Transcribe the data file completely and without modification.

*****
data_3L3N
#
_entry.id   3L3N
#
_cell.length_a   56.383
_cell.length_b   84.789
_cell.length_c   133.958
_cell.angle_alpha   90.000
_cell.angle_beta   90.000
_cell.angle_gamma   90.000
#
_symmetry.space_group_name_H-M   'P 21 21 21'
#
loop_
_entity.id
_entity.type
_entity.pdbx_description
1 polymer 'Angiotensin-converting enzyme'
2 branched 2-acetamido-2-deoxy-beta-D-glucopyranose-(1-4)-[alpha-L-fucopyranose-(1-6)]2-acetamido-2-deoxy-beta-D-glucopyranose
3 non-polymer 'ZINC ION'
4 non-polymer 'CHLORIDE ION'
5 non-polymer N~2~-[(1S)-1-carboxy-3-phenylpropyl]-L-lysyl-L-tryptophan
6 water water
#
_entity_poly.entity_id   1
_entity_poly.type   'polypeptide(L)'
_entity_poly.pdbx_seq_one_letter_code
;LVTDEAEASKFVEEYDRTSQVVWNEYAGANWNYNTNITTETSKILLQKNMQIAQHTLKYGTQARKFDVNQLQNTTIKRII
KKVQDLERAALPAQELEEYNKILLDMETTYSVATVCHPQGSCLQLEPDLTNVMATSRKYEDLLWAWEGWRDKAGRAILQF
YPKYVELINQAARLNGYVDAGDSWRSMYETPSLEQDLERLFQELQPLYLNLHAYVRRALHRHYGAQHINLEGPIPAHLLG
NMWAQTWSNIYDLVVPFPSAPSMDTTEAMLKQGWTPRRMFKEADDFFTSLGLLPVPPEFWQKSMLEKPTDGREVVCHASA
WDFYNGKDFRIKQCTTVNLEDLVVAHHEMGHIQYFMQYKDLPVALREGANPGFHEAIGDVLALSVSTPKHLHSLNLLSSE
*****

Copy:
data_3L3N
#
_entry.id   3L3N
#
_cell.length_a   56.383
_cell.length_b   84.789
_cell.length_c   133.958
_cell.angle_alpha   90.000
_cell.angle_beta   90.000
_cell.angle_gamma   90.000
#
_symmetry.space_group_name_H-M   'P 21 21 21'
#
loop_
_entity.id
_entity.type
_entity.pdbx_description
1 polymer 'Angiotensin-converting enzyme'
2 branched 2-acetamido-2-deoxy-beta-D-glucopyranose-(1-4)-[alpha-L-fucopyranose-(1-6)]2-acetamido-2-deoxy-beta-D-glucopyranose
3 non-polymer 'ZINC ION'
4 non-polymer 'CHLORIDE ION'
5 non-polymer N~2~-[(1S)-1-carboxy-3-phenylpropyl]-L-lysyl-L-tryptophan
6 water water
#
_entity_poly.entity_id   1
_entity_poly.type   'polypeptide(L)'
_entity_poly.pdbx_seq_one_letter_code
;LVTDEAEASKFVEEYDRTSQVVWNEYAGANWNYNTNITTETSKILLQKNMQIAQHTLKYGTQARKFDVNQLQNTTIKRII
KKVQDLERAALPAQELEEYNKILLDMETTYSVATVCHPQGSCLQLEPDLTNVMATSRKYEDLLWAWEGWRDKAGRAILQF
YPKYVELINQAARLNGYVDAGDSWRSMYETPSLEQDLERLFQELQPLYLNLHAYVRRALHRHYGAQHINLEGPIPAHLLG
NMWAQTWSNIYDLVVPFPSAPSMDTTEAMLKQGWTPRRMFKEADDFFTSLGLLPVPPEFWQKSMLEKPTDGREVVCHASA
WDFYNGKDFRIKQCTTVNLEDLVVAHHEMGHIQYFMQYKDLPVALREGANPGFHEAIGDVLALSVSTPKHLHSLNLLSSE